A terrible beauty is born.
Hearts with one purpose alone
Through summer and winter seem
Enchanted to a stone
To trouble the living stream.
The horse that comes from the road.
The rider, the birds that range
From cloud to tumbling cloud,
Minute by minute they change;
A shadow of cloud on the stream
Changes minute by minute;
A horse-hoof slides on the brim,
And a horse plashes within it;
The long-legged moor-hens dive,
And hens to moor-cocks call;
Minute by minute they live:
The stone's in the midst of all.
Too long a sacrifice
Can make a stone of the heart.
O when may it suffice?
That is Heaven's part, our part
To murmur name upon name,
As a mother names her child
When sleep at last has come
On limbs that had run wild.
What is it but nightfall?
No, no, not night but death;
Was it needless death after all?
For England may keep faith
For all that is done and said.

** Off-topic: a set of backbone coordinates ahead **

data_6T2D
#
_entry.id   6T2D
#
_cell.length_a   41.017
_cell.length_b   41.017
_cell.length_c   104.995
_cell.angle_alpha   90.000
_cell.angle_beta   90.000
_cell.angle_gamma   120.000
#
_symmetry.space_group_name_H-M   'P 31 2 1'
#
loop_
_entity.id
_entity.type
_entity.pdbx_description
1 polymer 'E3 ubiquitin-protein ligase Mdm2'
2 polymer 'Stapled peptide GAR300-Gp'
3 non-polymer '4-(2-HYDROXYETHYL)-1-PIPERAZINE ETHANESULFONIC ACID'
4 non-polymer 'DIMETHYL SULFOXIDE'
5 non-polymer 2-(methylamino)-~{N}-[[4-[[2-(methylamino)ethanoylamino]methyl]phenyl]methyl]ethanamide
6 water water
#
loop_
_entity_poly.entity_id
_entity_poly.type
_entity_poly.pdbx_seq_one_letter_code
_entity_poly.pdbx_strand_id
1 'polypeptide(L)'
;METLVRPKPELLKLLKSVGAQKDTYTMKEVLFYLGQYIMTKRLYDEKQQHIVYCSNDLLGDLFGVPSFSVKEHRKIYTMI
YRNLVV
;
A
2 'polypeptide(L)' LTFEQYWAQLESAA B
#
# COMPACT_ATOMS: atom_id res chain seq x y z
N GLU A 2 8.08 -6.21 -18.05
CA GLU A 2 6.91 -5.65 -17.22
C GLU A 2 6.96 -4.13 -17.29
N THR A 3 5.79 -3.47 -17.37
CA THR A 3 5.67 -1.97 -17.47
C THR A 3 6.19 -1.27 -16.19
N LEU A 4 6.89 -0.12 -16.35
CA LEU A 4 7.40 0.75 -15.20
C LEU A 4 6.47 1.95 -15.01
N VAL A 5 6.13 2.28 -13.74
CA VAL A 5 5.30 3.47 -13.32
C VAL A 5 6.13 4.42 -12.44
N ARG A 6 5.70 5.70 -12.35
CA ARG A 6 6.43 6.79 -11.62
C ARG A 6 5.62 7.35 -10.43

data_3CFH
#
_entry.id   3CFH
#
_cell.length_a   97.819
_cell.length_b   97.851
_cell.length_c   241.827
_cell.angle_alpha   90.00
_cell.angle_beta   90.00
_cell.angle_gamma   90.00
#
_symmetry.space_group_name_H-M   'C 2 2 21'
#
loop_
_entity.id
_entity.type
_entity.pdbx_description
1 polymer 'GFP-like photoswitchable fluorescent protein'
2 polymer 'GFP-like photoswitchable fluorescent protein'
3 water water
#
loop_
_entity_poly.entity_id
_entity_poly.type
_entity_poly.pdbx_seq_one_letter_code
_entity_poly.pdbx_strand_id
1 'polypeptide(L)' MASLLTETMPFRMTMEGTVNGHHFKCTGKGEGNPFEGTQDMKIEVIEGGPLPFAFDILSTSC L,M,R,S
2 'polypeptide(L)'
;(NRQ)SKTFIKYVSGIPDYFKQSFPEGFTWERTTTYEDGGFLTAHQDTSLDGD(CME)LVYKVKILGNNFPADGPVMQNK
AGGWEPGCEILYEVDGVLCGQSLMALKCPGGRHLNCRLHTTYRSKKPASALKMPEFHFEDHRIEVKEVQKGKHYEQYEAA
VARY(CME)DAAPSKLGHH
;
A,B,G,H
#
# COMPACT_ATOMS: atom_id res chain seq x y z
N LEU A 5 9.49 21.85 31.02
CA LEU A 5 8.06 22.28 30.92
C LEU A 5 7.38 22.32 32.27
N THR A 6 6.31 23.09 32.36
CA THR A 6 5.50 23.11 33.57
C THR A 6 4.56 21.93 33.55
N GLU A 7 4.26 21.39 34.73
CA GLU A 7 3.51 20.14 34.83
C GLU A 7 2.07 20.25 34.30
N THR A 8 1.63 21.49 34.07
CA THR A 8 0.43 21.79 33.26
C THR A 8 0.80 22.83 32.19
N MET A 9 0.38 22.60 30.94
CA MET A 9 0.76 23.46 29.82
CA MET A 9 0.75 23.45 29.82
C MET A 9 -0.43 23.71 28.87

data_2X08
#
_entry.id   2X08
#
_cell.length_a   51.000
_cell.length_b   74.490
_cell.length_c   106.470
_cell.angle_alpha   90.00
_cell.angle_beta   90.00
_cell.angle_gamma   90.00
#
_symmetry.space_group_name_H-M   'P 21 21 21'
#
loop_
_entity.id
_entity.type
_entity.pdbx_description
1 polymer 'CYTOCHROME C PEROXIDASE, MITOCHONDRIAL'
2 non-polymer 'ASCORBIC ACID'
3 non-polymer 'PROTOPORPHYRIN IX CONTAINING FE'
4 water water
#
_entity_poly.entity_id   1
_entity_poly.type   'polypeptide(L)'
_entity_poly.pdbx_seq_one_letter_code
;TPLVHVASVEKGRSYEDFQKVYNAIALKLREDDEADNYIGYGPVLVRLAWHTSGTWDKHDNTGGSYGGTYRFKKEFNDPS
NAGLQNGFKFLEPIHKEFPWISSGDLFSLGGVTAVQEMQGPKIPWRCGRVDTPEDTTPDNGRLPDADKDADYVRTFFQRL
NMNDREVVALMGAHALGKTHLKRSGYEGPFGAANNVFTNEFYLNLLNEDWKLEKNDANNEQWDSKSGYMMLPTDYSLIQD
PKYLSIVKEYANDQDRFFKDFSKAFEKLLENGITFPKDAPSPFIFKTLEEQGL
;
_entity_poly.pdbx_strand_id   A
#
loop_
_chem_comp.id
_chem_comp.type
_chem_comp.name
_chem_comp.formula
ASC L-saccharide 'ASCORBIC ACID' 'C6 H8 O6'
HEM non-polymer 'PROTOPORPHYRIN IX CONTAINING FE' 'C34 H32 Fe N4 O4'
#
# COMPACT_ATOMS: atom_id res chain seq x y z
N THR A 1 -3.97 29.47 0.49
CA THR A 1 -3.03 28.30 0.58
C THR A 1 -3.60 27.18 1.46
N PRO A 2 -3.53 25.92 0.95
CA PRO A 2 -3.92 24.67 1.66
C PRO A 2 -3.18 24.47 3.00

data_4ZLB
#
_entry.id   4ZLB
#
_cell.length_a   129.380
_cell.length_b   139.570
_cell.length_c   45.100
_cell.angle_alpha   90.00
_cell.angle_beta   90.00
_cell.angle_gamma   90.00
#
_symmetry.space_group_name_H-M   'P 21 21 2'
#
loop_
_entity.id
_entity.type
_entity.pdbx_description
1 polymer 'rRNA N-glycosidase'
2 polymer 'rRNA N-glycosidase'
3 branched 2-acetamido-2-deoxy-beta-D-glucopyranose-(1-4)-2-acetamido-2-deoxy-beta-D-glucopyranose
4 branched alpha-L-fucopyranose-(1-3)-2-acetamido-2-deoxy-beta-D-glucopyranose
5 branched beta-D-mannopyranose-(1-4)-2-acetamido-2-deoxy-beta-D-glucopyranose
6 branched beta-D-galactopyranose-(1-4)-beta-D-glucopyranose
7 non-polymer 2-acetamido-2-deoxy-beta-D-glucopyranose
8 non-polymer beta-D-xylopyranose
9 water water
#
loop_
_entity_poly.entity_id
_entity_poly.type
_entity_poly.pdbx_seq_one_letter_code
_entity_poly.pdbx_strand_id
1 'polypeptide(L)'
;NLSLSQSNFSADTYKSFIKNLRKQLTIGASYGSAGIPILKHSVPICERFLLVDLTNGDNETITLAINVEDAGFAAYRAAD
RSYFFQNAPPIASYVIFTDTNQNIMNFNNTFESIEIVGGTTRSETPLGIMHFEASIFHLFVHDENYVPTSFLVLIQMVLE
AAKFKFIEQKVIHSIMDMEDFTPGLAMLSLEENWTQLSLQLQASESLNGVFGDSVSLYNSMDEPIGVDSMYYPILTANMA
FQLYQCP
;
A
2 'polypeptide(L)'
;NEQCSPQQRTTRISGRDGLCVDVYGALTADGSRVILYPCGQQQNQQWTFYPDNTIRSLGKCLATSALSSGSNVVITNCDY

We know their dream; enough
To know they dreamed and are dead;
And what if excess of love
Bewildered them till they died?
I write it out in a verse -
MacDonagh and MacBride
And Connolly and Pearse
Now and in time to be,
Wherever green is worn,
Are changed, changed utterly:
A terrible beauty is born.
Yeats, William Butler. Easter, 1916. The Norton Anthology of English Literature, Volume B. Eighth Edition. WW Norton and Co. 2006.
Monday, May 17, 2010
Sunday, May 16, 2010
As I prepare for doing the shows in the Midwest this year I think about all the things you need to do to get ready. The one thing I don't have to worry about is coffee. The Seattle coffee explosion of the eighties has even reached now to places like Montana and the Dakotas. There is a Starbucks every 100 to 150 miles along I90 so you can always plan on a clean bathroom, wi-fi and a cup of coffee. Late night driving is a little more problematic. Truck stop bathrooms are always an iffy affair and the coffee? Oh my.
Wisconsin however is a great destination. As long as you know where to look the food is good and the people are friendly. I'm looking forward to this summer and the crazy long distance driving we'll have to do. Look for on the road blogs this summer. I plan on reading a lot, eating a lot, and trying some of those Wisconsin micro brews (Milwaukee has some great beer.)